Monday, January 6, 2014


An excerpt from the book, How to Run: An Advanced Guide to Managing Roleplaying Games. 2nd Draft, so ... not perfect.

"The reader might ask if players want to be angered. To that I must reply, players want to be engaged. Having entered the world, they are subject to the events of that world. For drama to occur, events must be confrontational. Some of these events should be the sort that allows the player ‘off the chain,’ permitting them the luxury of expressing their indignation, their passion, their fuming, bristling fury and ultimately the acquittal of their wrath upon the hapless creature who so foolishly wronged them. Dramatists use fury in a performance to whip up the audience’s blood, to make them sit up in their seats and burn with anger against the action they see depicted on the stage. There is, it must be admitted, a part of being human that likes being angry, in a setting where it is permitted, even condoned. In the moment, perhaps, the player is too busy venting their ire to be having a good time—but the after effect, I have often observed, has been tremendously cathartic.

"My favorite fury-causing device is to introduce a character into the party that is friendly, helpful and legitimately forthcoming with information that makes an exceptional difference to the party’s wealth and status ... and then to have that individual abscond with the most precious single object the party possesses. A close second would be the opportunity to have an ally conveniently disappear at the most inconvenient time, leaving the party in the lurch. Both scenarios, carefully developed and then sprung, tend to create a frenzied manhunt which, when over, typically results in some satisfaction for the party. Thus the appeal. But then, it is rare I get to pull either trick on the same party twice.

"In using any technique to inspire fury among the party - from a society based on the mistreatment of slaves, who might all be freed, to a non-player character that exploits children, to the above-described direct infringement upon the party’s pride - I remember that it is a well to which I must go rarely. Too much exploitation in my world, or too many nefarious characters, can lead the party to lose faith in the world. It’s all well and good to let them encounter one of these sordid villains now and then, but all the time will produce feelings of absolute distrust for everyone. If the party is driven to the point where they are attacking everyone they meet on the off-chance that they might be villainous, their sole crime being that they were unlucky enough to meet this a distrustful party, then I’ve obviously gone too far. The solution must be that for each cretinous, backstabbing, pompous lout the party encounters, they should encounter thirty or forty genuinely helpful people. To put it another way, the apple barrel must be full of good, healthy apples. If they are all bad, the party would throw the barrel away — that is, they would stop playing in my world."

No, I'm not going to explain how this fits into context.


Arduin said...

If this is the preview, I'm definitively up for the whole hog.

This looks like it's going to be exactly what I read the blog for; informative, entertaining badassery.

Lukas said...

I was in a party that literally exploited the fact dopplegangers could not keep their form while unconscious as a technique to deal with the constant onslaught of the creatures during a campaign where they were particularly prevalent.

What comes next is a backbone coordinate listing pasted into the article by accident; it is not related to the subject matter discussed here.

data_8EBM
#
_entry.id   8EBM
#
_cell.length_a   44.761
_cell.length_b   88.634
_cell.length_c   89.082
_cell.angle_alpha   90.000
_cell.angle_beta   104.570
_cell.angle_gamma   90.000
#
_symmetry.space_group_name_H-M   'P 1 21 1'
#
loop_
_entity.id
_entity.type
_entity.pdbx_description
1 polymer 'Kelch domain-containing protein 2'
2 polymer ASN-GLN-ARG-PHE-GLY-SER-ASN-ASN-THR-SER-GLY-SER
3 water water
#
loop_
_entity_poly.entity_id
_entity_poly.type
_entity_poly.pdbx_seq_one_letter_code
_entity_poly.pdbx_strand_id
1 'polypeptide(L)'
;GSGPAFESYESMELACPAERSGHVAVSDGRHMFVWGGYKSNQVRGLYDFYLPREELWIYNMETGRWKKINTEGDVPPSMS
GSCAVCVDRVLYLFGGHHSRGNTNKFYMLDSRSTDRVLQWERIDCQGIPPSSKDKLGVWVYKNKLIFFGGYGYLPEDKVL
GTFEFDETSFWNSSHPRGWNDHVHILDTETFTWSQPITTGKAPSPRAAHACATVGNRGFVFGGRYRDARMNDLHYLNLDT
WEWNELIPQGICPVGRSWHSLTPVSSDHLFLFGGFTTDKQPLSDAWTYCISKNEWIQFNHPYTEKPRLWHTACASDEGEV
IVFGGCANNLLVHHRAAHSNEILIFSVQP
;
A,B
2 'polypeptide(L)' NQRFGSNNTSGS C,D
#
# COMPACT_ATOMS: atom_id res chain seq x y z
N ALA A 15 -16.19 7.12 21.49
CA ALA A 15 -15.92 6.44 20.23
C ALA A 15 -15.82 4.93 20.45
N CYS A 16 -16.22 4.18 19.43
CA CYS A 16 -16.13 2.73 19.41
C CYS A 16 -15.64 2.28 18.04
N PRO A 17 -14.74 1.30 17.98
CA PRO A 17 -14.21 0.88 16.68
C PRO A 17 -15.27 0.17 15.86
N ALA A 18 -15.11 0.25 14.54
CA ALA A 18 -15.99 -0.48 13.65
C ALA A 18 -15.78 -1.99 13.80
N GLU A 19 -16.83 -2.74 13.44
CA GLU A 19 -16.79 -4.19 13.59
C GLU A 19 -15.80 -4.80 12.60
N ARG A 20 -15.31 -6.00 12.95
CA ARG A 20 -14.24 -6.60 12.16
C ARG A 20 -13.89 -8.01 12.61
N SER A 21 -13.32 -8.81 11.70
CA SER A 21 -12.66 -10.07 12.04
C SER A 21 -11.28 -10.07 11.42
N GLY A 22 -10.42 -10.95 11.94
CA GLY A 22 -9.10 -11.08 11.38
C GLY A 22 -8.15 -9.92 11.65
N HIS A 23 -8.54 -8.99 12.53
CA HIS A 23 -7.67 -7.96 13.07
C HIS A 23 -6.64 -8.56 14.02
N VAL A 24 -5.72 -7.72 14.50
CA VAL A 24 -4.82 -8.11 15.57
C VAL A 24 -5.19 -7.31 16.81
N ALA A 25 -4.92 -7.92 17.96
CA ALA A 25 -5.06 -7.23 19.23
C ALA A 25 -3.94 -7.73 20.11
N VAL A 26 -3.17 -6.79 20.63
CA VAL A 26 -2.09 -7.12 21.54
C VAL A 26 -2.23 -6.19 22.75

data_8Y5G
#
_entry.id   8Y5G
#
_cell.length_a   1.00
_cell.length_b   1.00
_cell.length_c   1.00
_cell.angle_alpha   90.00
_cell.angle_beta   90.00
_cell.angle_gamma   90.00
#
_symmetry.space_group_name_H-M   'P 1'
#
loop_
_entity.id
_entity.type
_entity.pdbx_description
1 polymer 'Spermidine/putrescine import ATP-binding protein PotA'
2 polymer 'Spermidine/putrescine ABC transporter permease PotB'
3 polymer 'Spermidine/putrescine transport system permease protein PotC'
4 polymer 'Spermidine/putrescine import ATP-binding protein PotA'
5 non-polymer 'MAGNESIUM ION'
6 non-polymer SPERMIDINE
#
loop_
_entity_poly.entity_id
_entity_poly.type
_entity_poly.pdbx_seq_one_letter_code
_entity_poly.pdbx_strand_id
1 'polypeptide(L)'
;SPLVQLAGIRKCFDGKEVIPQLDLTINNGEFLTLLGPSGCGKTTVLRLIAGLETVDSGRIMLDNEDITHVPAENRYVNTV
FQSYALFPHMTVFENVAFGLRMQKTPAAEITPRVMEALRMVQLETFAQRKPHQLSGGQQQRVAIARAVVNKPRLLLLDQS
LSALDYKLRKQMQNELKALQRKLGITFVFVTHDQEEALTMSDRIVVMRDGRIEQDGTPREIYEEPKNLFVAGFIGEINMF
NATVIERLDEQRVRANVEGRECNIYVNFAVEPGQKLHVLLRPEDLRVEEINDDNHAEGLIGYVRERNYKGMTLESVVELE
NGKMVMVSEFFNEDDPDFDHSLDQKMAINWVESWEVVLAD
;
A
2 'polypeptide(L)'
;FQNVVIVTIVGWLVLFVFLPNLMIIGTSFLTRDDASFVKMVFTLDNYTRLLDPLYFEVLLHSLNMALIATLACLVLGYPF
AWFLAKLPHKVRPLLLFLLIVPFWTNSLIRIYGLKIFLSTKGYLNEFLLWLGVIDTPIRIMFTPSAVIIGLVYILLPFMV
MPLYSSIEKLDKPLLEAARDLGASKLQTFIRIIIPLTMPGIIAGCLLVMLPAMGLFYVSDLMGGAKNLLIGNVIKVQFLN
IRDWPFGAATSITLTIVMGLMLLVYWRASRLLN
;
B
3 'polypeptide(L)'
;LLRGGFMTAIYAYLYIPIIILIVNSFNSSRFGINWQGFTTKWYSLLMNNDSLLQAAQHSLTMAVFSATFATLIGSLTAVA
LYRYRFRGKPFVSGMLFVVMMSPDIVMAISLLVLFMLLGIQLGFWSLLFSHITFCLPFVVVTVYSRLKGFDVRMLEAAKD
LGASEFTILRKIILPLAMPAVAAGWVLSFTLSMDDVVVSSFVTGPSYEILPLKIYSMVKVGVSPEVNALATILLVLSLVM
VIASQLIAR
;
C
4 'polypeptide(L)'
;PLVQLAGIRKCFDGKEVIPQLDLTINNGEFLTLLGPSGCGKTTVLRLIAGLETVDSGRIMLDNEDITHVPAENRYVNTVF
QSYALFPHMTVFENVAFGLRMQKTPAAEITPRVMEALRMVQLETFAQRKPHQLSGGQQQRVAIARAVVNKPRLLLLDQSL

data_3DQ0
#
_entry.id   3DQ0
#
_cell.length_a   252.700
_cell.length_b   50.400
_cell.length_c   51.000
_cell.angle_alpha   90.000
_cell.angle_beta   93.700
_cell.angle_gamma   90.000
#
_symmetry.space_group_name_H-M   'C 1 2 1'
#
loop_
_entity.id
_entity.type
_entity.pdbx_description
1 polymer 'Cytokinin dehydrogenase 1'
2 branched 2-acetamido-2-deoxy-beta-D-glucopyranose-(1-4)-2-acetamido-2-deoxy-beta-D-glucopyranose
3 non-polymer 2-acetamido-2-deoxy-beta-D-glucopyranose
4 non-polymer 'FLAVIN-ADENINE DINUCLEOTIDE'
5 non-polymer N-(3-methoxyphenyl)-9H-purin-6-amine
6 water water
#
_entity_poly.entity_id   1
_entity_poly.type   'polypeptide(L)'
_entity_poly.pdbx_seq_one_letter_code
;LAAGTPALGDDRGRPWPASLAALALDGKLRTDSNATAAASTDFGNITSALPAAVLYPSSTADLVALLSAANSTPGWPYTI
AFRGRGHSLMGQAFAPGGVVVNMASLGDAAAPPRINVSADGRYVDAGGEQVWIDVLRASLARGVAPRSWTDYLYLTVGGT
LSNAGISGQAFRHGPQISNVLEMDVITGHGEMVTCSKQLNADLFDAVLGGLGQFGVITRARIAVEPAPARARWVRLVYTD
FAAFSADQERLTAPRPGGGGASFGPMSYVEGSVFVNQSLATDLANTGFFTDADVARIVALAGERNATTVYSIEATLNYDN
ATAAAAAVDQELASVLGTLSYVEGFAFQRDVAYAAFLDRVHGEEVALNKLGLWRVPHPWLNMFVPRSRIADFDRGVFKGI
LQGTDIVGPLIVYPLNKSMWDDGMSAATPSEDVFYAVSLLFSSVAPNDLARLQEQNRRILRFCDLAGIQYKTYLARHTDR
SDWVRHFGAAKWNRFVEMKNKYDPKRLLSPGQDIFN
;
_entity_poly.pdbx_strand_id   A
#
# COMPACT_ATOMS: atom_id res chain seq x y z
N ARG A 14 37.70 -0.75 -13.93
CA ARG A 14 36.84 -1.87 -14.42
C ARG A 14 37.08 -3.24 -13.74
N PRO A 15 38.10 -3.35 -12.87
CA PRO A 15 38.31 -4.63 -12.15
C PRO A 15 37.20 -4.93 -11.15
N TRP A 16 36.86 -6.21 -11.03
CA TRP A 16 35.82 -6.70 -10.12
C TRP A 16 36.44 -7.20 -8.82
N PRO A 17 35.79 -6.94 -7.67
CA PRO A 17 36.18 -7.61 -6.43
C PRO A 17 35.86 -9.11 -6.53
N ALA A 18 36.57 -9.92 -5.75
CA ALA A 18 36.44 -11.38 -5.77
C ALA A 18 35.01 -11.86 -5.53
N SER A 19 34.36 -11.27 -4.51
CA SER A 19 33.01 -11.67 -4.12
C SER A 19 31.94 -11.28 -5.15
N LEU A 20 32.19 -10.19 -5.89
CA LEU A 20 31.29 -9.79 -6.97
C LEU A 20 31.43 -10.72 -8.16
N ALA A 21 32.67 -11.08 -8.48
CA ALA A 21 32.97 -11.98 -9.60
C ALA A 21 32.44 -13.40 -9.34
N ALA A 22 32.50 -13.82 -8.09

That said, it is exactly what you think it is. Imagine the 'knock-out game' in DnD land. But with slightly more purpose.

Jhandar said...

Another great excerpt.

Vlad Malkav said...

This is the kind of data that'd be tremendously interesting to have, and to learn. Definitely useful for any GM / DM.

Same feeling when reading the first excerpt : you tell things that I sometimes got in my thoughts, without clearly noting it. And now it's plain and simple.

Can't wait to see more of it ... And to buy it ^^.

Lukas said...

I wonder, when running my games if time for reflection, examining what exactly I'm doing and how the players react to it, should be a slightly more structured and regular thing.

Maybe it's because it's been a month or so since I've gamed, let alone run, but it seems like overuse could be prevented by examining use in retrospect after a running as well as in planning for the running.

Alexis Smolensk said...

I must confess, Lukas, that while I've done the things I find myself describing in my How to Run book, I've never before been able to accurately EXPRESS those things. One of the struggles I had working on the book last year (and failing miserably) was that while the idea of explaining how to DM from an advanced pespective was all well and good, I had trouble actually identifying what I did in front of my gaming table.

Here it is now, 2 months after my shattering epiphany, I've written more than 80,000 words (the second draft is now running just over 20,000), I'm having trouble THINKING about anything else except dungeon mastering, and there's no question whatsoever that examining what I'm doing is going to vastly improve my game. I look forward to finishing the book (as frustrating as that is being), and moving on to other projects - but I feel myself changing as I do so.

December was a nightmare. Having poured out a tremendous effort to ensure that all the subjects were covered in the first draft, the process of writing the first part proved unexpectedly inadequate. Only now am I beginning to feel I'm on a productive course again, not writing and re-writing my way out of a disastrous voice. I'm glad to hear from those who have commented that the above words sound good and most encouraging.